Max Chilton dedicated his first pole position in Indy Lights today to his only teammate in Formula One: Jules Bianchi. Bianchi passed away last night after sustaining severe head injuries at the 2014 Japanese Grand Prix.

The duo raced together in 2013 and 2014 for the Marussia F1 Team, which Chilton continued to race with until the team shuttered at the end of last season.

Not expecting Marussia to be reborn as Manor Marussia for 2015, Chilton hopped over to the World Endurance Championship to drive the Nissan LMP1 and drive an Indy Lights car for Carlin.

Chilton admitted to Motorsport.com that he doesn’t have a lot of oval experience:

It’s very different, you know, I’ve watched it quite a few times and it’s nothing like what the experience is like when you’re actually watching it on TV, or even standing here. When I look at the oval here, it looks so different from when I’m in the cockpit, so there’s a huge amount to learn and I wish a lot of drivers could experience it because there’s a lot more to it.

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Grabbing pole position on your second oval start ever is no small feat. Chilton got loose coming around Turn 4 on his second qualifying lap, but ultimately held it together. Naturally, this seemed like a fitting accomplishment to dedicate to a friend Chilton respected very dearly.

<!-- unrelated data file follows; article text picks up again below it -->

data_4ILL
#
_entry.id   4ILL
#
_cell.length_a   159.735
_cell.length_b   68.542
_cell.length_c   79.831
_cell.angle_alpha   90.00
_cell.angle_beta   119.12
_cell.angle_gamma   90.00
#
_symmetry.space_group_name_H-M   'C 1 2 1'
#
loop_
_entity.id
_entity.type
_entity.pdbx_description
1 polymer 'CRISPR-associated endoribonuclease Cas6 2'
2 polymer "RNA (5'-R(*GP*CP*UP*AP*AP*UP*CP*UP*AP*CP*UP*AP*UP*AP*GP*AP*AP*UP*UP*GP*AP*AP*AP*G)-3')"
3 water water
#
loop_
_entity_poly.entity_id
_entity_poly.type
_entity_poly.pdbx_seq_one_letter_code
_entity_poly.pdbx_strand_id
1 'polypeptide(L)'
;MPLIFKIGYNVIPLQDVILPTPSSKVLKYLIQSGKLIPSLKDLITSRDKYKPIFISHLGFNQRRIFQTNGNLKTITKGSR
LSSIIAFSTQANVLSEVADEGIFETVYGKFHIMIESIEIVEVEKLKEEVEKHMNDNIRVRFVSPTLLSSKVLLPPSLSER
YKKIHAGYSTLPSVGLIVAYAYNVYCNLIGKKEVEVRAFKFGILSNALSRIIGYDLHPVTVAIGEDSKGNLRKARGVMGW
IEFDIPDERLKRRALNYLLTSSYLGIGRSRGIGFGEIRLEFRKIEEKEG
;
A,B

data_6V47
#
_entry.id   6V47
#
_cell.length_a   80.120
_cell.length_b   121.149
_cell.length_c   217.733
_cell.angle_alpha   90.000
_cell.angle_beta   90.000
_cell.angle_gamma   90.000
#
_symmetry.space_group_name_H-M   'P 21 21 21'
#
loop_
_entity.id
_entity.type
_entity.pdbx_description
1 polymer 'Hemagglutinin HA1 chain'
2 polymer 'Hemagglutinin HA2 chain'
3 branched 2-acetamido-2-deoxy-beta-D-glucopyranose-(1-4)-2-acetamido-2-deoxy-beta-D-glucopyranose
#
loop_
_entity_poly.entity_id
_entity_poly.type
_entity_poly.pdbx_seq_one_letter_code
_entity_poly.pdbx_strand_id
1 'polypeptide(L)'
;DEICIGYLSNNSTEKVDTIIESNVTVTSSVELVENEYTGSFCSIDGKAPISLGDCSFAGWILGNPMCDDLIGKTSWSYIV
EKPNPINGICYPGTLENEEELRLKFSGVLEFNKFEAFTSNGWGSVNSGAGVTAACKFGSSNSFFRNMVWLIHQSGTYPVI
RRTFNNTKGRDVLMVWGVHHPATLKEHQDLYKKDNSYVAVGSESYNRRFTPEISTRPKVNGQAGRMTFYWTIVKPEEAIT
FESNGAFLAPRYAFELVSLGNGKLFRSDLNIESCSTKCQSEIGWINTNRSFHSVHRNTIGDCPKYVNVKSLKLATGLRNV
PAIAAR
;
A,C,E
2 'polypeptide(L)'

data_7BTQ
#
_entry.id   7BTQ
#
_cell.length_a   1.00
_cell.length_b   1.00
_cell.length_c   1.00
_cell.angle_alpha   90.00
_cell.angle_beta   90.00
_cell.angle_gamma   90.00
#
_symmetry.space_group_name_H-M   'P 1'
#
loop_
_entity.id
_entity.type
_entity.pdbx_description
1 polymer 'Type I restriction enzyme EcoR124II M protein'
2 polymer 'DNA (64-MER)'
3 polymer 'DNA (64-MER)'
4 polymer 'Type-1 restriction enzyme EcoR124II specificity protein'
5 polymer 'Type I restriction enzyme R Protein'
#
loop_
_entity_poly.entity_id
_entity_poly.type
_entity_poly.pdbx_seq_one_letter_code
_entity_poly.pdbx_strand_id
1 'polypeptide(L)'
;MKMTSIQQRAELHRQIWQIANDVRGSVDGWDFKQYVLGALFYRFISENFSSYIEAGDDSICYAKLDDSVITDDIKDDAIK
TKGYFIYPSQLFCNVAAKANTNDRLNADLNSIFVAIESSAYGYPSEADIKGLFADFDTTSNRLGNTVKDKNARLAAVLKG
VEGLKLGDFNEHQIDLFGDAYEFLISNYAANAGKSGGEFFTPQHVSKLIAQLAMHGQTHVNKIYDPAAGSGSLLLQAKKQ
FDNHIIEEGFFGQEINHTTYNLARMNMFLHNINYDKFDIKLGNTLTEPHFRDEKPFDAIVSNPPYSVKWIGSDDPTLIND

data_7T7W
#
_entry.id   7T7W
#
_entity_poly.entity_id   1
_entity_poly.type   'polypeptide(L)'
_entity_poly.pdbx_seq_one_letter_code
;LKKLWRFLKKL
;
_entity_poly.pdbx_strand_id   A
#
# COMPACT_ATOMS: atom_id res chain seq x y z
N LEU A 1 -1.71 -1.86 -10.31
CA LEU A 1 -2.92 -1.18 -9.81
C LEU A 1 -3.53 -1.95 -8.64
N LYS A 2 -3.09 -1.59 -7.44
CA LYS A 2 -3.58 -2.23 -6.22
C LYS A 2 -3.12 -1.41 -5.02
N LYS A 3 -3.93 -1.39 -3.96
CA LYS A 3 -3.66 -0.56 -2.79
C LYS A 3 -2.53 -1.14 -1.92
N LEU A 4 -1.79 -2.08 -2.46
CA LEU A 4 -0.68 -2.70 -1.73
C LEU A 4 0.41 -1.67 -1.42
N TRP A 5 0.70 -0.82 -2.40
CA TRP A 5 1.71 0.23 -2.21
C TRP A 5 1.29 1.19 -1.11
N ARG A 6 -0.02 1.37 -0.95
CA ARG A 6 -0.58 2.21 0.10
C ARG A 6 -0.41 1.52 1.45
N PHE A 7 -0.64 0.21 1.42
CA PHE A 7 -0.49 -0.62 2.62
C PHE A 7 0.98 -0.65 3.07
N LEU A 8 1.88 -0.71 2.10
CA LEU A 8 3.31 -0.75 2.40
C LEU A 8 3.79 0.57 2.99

Chilton told Motorsport.com:

[Bianchi] was a good friend. He was the most determined professional I’ve ever met ever since I knew him when we were karting teammates at the age of 11 or 12 and he was the same back then. He’d do anything to be quick and most of the time he was, and if I was having a good day where I was quicker, he would soon find a way to be quicker, so he was destined for great things.

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According to MotorSportsTalk, Chilton ran a two-lap average of 162.294 mph to edge out his Carlin teammate for the pole.

Indy Lights races today at 6:20 p.m. EDT.

Update [7:06 p.m.]: Chilton just won the Indy Lights race for the weekend. Congratulations!

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This win, too, was dedicated to his teammate. Bianchi told ESPN:

It wasn’t easy and I’m sure if Jules was out there he would have been on pole. I tried my best, but Jules was one of those drivers who was destined for big things.

I was his team-mate for two years, and I had to have an absolutely perfect day to beat him - more often than not, he’d beat me. I learned a lot from him, and even though he never raced on ovals I’m sure that I took a lot of what I learned from him out there today.

I dedicate this one to him.

It was an incredible win, and a great tribute from a class act.

Photo credit: Getty Images


Contact the author at stef.schrader@jalopnik.com.